WASHINGTON (Reuters) - Children are half of the 500 people made sick in an outbreak of salmonella linked to peanut butter across the United States, federal health officials said on Tuesday.
A spokesman for the U.S. Centers for Disease Control and Prevention said more than 280 of those diagnosed with Salmonella Typhimurium are under age 18. State health officials say some are infants.
However, none of the eight deaths possibly linked to the outbreak are children, said CDC spokesman David Daigle, who said such outbreaks usually affect old people more than the young.
“It is higher than usual, but all depends on the vehicle of the outbreak,” Daigle said by email.
The outbreak has been traced to peanut butter and other products from a single plant in Georgia, now closed, operated by the Peanut Corporation of America.
“Note, there are many peanut-free schools these days because of peanut allergy issues,” Daigle said.
The CDC and the Food and Drug Administration say the plant’s products were not sold at retail, but in industrial-sized cans of peanut butter used by schools and other institutions, and in peanut paste used industrially to make snacks, pet treats and other foods.
On Monday the CDC said the outbreak appears to be waning. It has forced the recall of more than 180 products, from crackers and cookies to treats made by coffee giant Starbucks, General Mills Inc, Kellogg Co and others.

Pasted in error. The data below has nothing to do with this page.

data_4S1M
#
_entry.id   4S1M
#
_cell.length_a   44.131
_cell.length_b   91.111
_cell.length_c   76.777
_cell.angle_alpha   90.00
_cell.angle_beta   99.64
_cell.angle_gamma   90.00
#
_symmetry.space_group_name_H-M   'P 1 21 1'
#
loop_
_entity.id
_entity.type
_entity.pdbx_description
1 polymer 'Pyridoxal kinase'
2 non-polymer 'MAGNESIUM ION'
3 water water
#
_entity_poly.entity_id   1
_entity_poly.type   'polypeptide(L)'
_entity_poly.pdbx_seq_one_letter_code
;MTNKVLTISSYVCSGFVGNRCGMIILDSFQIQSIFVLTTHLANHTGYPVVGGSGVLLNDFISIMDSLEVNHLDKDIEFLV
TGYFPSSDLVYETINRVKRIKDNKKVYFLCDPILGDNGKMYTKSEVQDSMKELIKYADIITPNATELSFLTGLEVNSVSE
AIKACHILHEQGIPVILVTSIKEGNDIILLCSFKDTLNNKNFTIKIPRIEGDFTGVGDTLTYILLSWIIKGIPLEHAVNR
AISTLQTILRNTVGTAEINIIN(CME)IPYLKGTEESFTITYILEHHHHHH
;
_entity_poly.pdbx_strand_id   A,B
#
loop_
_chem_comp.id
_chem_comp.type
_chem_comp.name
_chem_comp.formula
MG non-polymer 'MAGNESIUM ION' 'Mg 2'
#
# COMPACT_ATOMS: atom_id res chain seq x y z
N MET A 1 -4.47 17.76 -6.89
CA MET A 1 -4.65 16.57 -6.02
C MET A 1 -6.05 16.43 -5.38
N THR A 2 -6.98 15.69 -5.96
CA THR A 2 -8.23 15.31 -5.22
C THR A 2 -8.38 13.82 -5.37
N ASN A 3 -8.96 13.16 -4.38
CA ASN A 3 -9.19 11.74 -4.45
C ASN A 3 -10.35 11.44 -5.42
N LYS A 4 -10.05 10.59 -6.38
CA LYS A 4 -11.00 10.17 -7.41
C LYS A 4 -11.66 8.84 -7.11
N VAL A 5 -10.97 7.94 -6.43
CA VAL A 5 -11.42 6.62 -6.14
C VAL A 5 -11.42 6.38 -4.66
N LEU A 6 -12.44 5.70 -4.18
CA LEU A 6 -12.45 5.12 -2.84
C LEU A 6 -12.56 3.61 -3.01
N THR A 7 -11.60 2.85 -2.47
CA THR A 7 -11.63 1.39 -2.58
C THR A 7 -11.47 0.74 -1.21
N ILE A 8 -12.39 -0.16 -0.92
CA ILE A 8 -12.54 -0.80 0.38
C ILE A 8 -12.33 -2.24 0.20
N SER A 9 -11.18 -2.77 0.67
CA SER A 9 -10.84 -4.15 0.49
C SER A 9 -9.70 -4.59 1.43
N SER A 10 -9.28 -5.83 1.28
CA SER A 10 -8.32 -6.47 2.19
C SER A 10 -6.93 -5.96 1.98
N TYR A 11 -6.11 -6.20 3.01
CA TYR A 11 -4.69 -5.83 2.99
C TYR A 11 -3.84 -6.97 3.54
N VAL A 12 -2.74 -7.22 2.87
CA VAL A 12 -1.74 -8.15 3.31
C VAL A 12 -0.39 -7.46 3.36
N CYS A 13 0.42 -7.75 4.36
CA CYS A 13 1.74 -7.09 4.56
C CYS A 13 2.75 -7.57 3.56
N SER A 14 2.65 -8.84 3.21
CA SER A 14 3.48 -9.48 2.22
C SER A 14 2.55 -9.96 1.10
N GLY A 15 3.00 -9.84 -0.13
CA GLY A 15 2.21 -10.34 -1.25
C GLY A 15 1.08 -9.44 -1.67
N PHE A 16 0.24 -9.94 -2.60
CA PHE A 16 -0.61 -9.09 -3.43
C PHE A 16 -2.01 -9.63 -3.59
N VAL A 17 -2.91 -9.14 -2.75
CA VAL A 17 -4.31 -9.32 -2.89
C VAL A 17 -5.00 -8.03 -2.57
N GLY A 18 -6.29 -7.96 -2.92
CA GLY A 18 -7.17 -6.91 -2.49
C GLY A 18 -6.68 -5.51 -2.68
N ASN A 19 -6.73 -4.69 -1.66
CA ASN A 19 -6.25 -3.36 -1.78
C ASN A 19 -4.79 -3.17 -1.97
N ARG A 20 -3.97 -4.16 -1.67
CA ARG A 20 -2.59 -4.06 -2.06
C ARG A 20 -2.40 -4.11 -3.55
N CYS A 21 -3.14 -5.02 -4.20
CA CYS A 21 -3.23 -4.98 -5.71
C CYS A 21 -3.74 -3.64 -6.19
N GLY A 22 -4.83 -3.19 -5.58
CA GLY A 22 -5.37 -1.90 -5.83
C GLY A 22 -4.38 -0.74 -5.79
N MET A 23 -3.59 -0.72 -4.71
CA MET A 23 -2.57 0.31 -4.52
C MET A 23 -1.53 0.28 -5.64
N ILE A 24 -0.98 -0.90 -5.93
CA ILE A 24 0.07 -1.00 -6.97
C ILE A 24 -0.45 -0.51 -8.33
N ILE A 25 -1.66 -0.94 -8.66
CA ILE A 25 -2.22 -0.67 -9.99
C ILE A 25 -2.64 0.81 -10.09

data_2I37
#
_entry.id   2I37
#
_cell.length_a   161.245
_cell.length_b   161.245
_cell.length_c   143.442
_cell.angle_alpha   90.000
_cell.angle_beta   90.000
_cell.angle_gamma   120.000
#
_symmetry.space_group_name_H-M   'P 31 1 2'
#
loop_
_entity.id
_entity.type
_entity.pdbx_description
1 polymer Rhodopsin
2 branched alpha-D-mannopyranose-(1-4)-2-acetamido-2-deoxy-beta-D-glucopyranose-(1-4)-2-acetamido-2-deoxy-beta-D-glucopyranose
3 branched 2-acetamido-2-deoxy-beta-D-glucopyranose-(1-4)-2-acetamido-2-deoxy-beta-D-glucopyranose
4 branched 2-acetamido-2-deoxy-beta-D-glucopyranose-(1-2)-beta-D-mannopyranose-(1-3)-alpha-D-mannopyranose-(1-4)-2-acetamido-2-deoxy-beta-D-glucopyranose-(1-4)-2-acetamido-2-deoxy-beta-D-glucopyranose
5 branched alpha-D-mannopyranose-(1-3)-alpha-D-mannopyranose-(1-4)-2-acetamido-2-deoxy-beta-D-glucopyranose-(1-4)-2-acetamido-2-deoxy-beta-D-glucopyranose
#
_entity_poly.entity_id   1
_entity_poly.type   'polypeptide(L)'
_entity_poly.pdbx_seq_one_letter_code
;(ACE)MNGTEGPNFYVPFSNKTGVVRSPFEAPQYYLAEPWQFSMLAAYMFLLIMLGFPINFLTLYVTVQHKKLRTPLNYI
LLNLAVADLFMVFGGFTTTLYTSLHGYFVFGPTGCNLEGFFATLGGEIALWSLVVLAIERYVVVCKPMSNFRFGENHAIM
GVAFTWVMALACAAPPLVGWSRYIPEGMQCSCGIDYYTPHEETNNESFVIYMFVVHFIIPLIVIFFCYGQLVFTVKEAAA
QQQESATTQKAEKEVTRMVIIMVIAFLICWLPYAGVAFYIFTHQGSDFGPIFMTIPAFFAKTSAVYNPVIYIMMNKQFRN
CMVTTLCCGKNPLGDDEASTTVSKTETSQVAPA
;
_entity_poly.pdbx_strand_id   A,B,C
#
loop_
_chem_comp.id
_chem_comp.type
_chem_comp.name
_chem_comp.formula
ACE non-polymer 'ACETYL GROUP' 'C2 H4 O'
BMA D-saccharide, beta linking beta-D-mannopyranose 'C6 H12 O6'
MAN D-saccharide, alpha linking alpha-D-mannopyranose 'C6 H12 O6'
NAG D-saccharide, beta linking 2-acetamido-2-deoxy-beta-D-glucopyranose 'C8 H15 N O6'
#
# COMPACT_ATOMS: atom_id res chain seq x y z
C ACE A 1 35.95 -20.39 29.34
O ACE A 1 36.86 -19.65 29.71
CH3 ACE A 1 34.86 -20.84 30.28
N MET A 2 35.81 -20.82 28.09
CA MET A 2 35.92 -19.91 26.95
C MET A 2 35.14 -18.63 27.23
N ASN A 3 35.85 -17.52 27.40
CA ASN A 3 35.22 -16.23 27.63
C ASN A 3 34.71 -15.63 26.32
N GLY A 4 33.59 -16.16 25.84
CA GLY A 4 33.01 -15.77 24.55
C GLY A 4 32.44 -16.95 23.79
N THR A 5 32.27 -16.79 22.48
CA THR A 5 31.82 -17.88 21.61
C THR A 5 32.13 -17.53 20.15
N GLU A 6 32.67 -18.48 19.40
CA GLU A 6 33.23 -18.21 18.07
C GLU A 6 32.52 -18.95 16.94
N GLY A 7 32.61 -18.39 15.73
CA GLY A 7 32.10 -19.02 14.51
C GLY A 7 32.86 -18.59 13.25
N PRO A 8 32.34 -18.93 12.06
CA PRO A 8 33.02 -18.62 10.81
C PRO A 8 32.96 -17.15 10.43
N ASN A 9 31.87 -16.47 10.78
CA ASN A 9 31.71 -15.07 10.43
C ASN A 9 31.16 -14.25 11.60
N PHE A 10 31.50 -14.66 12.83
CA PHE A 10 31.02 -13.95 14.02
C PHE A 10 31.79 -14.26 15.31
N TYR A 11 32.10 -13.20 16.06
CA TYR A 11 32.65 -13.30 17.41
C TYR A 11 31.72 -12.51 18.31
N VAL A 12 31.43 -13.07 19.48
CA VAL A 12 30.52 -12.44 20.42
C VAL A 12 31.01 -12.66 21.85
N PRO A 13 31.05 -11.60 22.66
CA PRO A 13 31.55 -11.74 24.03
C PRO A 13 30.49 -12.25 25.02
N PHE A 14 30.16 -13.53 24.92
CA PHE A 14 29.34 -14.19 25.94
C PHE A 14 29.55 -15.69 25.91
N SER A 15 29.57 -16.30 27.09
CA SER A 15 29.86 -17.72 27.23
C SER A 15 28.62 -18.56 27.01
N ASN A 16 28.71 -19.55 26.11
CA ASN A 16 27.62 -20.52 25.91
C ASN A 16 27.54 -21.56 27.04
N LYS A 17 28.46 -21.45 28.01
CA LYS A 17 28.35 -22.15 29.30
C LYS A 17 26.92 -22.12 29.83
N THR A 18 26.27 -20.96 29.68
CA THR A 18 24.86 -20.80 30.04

The outbreak of Salmonella Typhimurium appears to have begun in September, the CDC and the U.S. Food and Drug Administration say. Salmonella causes diarrhea, vomiting and fever. While it usually clears up without treatment, it can kill the old, very young and patients with other serious illnesses.
The CDC and FDA have been under pressure from politicians and consumer groups to do more to protect the food supply. The CDC estimates that 40,000 Americans a year get salmonella.
Caroline Smith DeWall, a director of food safety at the nonprofit Center for Science in the Public Interest, said this latest outbreak “should create the incentive for Congress to act quickly to address the nation’s food safety problems.”
“There is a broad, bipartisan consensus ... that has earned the support of consumer and industry groups,” agreed Scott Faber of the Grocery Manufacturers Association. (Additional reporting by Christopher Doering in Washington, editing by Alan Elsner)